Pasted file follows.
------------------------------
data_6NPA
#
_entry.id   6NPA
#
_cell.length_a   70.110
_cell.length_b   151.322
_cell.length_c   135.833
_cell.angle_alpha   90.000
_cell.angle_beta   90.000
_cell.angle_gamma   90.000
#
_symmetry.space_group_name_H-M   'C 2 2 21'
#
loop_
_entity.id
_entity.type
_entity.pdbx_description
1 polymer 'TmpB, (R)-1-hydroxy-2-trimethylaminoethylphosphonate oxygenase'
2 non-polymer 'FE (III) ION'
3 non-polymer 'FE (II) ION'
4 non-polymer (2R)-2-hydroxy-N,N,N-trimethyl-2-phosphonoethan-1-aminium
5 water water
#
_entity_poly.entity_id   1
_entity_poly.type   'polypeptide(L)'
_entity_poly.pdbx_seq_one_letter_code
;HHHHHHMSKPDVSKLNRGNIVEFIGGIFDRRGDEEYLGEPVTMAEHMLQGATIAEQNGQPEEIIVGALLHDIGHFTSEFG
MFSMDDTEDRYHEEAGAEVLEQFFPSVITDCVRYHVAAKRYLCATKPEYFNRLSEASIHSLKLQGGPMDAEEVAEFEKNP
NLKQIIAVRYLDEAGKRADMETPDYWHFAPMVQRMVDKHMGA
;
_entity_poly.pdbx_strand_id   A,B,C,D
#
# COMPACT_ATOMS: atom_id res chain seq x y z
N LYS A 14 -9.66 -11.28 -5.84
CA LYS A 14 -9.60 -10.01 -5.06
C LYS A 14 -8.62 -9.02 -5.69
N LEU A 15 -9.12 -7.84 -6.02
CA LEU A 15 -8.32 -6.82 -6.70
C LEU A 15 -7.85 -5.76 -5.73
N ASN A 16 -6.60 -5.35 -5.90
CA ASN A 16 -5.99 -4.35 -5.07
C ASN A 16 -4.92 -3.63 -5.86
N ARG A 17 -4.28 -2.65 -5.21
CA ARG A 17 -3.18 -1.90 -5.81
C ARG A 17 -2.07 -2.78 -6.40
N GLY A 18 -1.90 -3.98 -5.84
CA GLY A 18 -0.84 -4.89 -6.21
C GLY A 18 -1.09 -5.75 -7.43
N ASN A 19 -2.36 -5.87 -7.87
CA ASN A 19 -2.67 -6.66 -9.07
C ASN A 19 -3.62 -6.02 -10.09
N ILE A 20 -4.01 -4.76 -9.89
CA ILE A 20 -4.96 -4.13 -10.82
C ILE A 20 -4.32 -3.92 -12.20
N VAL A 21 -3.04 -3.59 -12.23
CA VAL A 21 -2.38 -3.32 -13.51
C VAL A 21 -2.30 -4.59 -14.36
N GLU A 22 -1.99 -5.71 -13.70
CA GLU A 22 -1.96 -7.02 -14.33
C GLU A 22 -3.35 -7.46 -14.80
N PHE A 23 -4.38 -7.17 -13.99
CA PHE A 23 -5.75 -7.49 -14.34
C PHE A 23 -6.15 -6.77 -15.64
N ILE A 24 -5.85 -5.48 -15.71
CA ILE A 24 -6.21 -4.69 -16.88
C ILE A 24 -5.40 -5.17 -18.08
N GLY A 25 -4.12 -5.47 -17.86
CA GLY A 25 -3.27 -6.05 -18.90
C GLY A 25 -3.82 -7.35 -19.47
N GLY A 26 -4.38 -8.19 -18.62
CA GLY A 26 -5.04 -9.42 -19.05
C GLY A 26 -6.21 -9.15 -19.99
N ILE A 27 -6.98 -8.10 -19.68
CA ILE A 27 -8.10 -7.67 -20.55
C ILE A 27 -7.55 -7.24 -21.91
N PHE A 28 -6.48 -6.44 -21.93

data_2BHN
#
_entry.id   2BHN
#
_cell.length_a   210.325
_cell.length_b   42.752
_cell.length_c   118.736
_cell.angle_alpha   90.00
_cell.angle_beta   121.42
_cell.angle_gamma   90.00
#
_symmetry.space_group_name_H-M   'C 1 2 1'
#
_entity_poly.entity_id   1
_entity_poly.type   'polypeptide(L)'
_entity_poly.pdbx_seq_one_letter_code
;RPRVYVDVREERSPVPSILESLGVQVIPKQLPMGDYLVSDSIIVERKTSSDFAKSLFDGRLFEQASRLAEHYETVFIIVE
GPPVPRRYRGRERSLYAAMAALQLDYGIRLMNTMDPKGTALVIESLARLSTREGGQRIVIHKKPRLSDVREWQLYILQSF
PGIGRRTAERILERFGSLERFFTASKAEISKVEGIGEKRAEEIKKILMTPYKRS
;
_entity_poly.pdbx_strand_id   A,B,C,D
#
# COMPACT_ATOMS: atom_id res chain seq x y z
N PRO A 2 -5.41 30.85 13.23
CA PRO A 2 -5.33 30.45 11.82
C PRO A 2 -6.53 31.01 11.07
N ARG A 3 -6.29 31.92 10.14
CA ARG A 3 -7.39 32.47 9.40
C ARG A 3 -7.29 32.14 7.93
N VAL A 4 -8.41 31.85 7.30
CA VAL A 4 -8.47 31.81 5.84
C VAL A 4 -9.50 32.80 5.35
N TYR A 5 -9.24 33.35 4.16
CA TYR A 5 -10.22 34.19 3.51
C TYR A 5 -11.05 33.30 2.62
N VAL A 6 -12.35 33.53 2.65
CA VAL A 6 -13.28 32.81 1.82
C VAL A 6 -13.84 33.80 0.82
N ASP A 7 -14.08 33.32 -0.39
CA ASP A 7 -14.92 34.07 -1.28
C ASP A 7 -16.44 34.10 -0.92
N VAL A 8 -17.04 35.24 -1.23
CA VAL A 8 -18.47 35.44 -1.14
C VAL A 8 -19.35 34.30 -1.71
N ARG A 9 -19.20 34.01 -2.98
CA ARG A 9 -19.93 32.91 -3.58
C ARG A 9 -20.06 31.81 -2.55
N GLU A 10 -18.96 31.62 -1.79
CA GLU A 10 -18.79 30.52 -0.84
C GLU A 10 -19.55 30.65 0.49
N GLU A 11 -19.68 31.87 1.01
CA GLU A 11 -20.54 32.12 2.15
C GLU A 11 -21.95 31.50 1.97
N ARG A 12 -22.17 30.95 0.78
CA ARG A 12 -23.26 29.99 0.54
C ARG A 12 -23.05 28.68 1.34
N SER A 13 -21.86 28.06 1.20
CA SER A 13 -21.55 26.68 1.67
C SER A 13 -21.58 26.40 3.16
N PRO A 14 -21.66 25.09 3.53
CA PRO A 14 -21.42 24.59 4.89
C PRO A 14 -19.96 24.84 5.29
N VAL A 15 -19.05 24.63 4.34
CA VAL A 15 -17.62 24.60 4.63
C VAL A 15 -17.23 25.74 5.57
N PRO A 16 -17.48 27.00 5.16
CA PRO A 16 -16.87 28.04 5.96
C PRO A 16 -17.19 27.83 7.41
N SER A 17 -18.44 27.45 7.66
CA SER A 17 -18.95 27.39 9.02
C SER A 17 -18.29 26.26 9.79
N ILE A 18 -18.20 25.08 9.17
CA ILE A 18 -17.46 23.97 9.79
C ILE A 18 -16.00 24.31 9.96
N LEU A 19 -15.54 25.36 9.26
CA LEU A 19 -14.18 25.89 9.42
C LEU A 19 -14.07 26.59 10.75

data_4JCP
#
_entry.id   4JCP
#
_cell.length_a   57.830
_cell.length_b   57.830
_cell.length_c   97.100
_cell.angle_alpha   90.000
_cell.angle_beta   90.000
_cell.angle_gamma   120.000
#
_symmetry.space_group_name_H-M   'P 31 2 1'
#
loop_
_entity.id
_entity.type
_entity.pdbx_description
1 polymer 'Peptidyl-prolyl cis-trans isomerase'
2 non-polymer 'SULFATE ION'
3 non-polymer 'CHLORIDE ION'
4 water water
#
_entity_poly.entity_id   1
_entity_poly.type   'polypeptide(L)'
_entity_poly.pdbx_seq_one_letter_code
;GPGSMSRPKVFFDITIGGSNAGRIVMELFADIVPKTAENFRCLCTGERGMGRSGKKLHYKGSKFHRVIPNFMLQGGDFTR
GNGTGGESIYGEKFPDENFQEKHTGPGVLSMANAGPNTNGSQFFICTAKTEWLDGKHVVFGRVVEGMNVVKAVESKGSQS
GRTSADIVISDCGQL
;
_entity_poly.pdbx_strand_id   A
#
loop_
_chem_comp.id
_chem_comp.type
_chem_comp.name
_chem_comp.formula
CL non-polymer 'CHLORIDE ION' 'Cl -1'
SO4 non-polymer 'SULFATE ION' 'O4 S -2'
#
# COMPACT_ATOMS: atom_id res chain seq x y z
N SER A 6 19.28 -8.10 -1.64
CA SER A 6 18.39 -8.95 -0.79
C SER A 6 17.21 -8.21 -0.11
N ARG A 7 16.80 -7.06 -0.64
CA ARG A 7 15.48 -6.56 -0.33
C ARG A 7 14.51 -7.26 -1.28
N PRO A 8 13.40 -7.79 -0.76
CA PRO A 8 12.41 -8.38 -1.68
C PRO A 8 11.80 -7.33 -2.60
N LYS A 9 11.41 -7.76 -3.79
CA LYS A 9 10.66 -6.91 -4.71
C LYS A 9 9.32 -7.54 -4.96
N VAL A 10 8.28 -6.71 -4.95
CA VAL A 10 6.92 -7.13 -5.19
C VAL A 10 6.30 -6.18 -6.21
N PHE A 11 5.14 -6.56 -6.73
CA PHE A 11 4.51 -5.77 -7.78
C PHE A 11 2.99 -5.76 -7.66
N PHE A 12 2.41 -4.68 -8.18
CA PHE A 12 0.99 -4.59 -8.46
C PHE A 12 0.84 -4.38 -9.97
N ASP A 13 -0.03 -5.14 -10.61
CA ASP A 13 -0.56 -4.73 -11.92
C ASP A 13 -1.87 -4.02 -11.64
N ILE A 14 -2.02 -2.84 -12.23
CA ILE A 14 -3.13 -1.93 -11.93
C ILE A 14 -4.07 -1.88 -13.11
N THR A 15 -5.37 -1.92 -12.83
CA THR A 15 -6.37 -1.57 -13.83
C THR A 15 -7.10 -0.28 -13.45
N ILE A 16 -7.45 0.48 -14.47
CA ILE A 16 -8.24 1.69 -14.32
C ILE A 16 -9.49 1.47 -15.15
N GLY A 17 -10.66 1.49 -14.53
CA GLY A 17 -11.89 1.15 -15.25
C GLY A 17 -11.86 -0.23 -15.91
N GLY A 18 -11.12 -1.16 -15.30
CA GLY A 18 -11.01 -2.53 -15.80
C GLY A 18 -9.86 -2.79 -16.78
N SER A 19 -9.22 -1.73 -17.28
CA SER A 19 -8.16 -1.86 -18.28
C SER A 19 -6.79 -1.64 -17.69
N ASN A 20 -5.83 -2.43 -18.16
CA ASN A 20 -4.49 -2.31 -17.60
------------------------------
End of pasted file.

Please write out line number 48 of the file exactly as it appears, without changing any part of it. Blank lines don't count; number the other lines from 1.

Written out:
C GLY A 18 -1.09 -5.75 -7.43